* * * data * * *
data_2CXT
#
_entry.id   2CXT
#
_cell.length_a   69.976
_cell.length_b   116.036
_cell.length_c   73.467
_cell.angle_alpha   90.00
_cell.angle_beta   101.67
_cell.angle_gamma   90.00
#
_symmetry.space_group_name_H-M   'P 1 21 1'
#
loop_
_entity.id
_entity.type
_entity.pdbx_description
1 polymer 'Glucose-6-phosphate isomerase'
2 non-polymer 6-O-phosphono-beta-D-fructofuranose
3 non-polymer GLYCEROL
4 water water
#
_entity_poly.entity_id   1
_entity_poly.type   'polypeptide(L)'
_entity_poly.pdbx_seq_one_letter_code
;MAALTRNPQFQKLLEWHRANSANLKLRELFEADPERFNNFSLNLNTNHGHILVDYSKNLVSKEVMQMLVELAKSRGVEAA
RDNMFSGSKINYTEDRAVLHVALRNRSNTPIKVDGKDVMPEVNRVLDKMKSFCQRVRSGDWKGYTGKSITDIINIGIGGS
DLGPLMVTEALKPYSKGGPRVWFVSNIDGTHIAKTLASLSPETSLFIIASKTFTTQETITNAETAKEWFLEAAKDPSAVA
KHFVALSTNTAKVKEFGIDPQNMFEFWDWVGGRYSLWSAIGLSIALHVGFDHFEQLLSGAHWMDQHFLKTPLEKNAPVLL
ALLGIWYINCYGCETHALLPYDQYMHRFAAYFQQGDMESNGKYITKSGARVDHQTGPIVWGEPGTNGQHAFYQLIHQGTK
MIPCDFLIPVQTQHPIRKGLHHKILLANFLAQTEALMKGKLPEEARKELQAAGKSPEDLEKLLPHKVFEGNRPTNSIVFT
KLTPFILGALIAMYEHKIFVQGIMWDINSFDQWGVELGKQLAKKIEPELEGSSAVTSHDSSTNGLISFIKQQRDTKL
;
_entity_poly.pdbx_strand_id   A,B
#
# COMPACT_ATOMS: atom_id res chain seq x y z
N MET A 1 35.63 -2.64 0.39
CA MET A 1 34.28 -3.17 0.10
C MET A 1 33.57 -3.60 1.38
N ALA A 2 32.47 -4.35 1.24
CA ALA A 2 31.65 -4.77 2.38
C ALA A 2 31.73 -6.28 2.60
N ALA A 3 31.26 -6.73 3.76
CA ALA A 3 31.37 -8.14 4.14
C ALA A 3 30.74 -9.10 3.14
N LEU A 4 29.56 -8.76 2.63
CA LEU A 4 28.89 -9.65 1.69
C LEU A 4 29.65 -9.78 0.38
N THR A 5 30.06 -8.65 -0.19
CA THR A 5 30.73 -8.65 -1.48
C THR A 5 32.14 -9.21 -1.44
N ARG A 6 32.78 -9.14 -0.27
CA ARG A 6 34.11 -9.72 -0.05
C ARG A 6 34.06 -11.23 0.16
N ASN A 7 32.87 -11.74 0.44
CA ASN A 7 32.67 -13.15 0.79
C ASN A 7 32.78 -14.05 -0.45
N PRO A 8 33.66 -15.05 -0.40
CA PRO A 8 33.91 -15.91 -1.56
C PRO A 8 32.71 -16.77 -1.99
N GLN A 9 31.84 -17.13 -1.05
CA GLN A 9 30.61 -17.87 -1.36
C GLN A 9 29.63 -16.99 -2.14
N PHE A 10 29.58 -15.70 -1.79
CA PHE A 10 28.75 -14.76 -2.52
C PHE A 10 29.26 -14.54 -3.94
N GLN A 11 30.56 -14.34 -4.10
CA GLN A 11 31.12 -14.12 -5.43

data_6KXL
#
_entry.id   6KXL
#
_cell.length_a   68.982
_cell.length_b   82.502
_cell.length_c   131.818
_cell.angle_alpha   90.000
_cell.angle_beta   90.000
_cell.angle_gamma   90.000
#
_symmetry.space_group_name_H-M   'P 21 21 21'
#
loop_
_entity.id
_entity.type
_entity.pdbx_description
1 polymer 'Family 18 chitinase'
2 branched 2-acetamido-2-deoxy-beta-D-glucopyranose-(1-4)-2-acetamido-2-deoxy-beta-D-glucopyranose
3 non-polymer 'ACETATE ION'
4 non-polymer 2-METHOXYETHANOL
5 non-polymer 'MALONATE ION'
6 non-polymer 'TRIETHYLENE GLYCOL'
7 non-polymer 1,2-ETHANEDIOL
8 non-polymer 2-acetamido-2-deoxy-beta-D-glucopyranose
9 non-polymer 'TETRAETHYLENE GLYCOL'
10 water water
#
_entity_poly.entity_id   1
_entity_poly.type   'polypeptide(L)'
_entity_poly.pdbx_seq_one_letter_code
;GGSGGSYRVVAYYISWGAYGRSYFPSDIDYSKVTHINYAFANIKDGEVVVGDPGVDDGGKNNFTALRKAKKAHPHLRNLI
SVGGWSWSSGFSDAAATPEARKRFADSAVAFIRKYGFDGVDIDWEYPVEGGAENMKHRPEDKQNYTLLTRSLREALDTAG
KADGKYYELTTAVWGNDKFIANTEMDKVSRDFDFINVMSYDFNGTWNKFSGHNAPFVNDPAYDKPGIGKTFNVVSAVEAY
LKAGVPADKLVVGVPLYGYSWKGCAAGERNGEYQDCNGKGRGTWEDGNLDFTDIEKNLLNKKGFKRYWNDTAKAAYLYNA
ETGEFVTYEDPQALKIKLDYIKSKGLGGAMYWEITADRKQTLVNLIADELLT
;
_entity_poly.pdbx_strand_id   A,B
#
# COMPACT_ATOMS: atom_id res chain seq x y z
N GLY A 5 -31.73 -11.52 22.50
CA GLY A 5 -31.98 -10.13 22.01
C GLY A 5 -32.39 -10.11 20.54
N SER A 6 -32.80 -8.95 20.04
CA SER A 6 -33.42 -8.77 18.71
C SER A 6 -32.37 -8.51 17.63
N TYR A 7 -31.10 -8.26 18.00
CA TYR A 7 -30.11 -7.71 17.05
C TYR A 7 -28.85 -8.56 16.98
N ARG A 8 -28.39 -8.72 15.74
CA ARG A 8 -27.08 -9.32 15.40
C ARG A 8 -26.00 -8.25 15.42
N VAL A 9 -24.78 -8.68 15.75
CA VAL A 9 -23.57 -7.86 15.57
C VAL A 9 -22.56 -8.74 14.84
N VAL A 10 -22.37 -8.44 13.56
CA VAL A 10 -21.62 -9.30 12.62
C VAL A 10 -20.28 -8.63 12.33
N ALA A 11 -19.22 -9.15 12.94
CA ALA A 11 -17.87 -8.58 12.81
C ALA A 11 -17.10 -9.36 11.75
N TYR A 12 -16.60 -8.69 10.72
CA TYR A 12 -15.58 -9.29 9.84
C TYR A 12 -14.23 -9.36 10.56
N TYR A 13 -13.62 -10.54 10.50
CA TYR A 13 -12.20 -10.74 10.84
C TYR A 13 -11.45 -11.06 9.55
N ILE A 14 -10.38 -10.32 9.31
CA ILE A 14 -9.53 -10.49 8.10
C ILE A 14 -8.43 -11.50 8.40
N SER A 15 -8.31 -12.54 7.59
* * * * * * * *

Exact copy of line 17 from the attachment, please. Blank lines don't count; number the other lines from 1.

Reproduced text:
_entity.pdbx_description